I recently read an excellent paper by Kimberly Richman, who teaches at the University of San Francisco School of Law. The paper (soon to be published) summarizes her recent survey of why California same-sex couples chose to legally marry. Her study focused on the decision to marry as opposed to register as domestic partners. Her findings were in sync with my perceptions to a great degree: getting married is mostly about expressing love and commitment, and about social legitimization, rather than a conscious election to organize one’s life as a couple according to the legal rules of marriage.
While most observers and commentators find these responses to be a display of an enobling motivation and a satisfying validation of the couples’ emotional needs and commitments, to me it is also a cause for concern, in two respects.
First, I worry a bit about couples that say they need this sort of outside ratification for their relationship, as it suggests a lack of internal solidity and strength. I am not sure if I would call these expressions of need as internalized homophobia, since it probably is something that many straight folks feel as well. But I sense that the social marginalization of gay people and the lack of respect for the relationship by friends and family has created a diminished sense of worthiness for many of us, in ways that really are different for straight couples. I get that, and I’m very sympathetic to those emotions. But I wonder whether marriage is really the best solution to this very real problem. Approach the marriage event (with its combination of religious and legal sanctification, community notification, and what will hopefully be a fun social event) in this manner reinforces the notion that worthiness is bestowed by outside support, rather than from an inner strength and commitment. My sense is that most straight couples already feel that they have a bounty of social support, and to them the marriage is the expression of the support they already have – not an event that is meant to create or bestow broader social or community support.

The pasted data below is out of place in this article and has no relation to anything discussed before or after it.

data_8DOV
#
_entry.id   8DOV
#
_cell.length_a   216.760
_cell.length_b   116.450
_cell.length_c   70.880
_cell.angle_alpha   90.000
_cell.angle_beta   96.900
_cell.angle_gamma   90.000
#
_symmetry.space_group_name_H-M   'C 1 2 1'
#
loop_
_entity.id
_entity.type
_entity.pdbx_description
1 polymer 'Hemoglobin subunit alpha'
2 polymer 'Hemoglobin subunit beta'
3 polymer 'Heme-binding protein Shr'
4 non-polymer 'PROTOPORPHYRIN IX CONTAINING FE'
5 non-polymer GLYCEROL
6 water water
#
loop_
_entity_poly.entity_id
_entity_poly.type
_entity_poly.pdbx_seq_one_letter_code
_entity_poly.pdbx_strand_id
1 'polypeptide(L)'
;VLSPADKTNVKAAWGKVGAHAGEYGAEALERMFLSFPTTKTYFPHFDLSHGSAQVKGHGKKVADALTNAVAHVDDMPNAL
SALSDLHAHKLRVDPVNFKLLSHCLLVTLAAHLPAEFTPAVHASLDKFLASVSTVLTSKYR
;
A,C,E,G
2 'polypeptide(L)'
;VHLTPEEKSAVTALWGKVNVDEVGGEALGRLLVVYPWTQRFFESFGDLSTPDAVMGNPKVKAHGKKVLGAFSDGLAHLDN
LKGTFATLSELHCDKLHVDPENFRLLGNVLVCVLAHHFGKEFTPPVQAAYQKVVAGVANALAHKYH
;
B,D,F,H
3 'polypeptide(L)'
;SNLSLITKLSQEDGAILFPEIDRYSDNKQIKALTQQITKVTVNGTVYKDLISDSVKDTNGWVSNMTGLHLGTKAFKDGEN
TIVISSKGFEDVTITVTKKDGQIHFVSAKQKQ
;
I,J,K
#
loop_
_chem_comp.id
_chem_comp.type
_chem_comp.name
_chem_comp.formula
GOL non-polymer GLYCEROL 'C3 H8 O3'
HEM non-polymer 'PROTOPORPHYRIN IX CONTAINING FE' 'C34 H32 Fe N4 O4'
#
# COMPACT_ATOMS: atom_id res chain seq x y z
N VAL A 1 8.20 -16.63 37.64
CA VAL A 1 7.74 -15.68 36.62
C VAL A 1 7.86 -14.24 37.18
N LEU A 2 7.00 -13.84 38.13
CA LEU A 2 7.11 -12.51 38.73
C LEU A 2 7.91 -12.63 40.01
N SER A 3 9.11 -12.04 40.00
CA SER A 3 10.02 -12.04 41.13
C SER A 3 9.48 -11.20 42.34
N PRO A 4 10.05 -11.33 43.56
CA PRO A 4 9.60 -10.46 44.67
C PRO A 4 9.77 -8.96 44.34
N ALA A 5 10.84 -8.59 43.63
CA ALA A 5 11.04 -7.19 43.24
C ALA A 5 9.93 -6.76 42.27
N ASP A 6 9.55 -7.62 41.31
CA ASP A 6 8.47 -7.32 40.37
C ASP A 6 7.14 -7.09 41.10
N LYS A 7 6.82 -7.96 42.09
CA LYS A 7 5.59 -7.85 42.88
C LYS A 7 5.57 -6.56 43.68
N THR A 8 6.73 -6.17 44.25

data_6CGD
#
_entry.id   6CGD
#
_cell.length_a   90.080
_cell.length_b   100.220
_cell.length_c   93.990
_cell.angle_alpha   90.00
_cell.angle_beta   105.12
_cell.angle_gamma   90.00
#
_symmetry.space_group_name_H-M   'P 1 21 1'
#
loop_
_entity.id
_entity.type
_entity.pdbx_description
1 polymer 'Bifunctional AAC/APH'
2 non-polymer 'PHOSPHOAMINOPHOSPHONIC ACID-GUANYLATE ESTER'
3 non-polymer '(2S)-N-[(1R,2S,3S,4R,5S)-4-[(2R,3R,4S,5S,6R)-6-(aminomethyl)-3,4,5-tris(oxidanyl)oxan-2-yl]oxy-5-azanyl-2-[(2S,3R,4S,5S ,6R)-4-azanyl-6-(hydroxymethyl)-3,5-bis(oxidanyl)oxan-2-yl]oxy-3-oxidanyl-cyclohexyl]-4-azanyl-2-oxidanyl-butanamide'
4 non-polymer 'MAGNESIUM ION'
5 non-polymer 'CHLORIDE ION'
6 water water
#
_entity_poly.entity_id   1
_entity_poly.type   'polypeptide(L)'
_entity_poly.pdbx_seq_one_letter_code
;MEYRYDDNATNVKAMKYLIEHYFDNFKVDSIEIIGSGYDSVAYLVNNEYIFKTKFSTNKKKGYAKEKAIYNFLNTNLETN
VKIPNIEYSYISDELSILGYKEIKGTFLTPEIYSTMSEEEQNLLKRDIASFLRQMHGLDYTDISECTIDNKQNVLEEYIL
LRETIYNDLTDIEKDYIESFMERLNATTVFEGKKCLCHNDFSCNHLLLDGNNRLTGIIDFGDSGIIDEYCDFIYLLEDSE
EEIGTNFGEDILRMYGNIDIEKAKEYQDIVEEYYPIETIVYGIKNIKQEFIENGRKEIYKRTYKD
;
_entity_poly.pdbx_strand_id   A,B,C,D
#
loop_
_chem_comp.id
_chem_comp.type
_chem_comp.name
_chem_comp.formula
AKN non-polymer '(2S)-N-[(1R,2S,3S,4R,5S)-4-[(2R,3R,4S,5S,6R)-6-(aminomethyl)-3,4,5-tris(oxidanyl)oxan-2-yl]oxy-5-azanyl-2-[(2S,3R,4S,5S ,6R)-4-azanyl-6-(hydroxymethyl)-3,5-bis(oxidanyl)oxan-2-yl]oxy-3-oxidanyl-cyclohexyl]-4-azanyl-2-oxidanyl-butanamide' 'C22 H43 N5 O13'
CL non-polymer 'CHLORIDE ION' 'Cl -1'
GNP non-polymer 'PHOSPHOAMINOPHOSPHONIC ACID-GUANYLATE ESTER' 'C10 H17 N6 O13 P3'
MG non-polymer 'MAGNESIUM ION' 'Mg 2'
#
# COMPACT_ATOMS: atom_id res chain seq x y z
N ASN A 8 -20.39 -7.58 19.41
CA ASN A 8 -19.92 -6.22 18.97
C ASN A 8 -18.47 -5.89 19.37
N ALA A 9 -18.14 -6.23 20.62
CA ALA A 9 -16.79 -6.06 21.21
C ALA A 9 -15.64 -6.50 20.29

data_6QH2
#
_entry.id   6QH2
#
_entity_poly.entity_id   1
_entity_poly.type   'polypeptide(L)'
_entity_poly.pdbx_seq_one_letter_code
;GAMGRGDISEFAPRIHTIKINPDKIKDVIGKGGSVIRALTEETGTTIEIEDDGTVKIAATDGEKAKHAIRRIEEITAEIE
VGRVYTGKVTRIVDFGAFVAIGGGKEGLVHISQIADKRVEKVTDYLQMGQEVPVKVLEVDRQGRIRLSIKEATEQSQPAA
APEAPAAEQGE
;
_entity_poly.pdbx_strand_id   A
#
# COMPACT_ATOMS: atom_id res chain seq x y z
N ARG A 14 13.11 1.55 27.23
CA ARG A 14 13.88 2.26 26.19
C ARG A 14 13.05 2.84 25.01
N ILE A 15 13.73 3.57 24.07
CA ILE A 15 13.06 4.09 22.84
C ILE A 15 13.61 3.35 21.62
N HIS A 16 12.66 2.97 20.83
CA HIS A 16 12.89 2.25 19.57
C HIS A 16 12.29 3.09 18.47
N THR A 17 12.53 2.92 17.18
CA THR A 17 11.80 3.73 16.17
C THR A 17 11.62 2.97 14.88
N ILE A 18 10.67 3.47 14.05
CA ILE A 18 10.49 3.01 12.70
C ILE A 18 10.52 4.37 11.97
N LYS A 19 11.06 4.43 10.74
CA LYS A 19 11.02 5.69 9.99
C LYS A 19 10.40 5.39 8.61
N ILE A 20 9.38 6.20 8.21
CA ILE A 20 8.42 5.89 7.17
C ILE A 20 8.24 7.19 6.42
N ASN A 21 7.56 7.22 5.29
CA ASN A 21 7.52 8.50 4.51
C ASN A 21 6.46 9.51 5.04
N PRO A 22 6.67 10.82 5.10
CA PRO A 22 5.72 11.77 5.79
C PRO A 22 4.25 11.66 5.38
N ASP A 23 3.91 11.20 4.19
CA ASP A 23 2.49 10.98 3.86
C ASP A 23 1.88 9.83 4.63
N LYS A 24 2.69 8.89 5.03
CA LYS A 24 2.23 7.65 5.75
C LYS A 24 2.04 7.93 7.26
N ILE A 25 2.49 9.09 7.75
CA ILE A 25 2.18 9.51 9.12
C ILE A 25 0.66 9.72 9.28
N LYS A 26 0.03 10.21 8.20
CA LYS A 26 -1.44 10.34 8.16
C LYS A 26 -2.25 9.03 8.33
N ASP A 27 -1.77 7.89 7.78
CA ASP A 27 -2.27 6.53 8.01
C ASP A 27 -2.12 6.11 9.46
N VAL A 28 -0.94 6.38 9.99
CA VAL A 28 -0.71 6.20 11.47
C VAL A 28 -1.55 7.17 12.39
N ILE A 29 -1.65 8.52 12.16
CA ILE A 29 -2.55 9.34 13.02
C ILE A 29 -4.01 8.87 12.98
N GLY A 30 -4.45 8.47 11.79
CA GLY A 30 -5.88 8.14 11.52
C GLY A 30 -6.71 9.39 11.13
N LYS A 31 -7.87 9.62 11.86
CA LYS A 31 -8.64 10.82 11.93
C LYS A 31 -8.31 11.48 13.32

Second, I worry that couples are turning to marriage without really understanding how getting married will change their relationship, possibly emotionally but certainly legally. It’s my perception that an increasing number of straight couples have felt free in recent years to decide whether or not to get married. My sense is that they approach that decision with an open mind and some degree of knowledge of what it means to get married, and are not motivated by a lack of sense of self-worth. I want lesbian and gay couples to have the same freedom, and the same knowledge when they make their choices.
I truly appreciate the research that is finally being done on the motivations and decisions of same-sex couples, and Richman’s work is valuable and meaningful. I will be even more interested in seeing the results of studies that evaluate how getting married has affected these couples over the long term. I wonder, does marriage improve the quality of their relationship and strengthen their bonds, and does it lead to longer-lasting and more satisfying relationships? That will be the ultimate test of the value of this monumental social change movement to legalize same-sex relationships!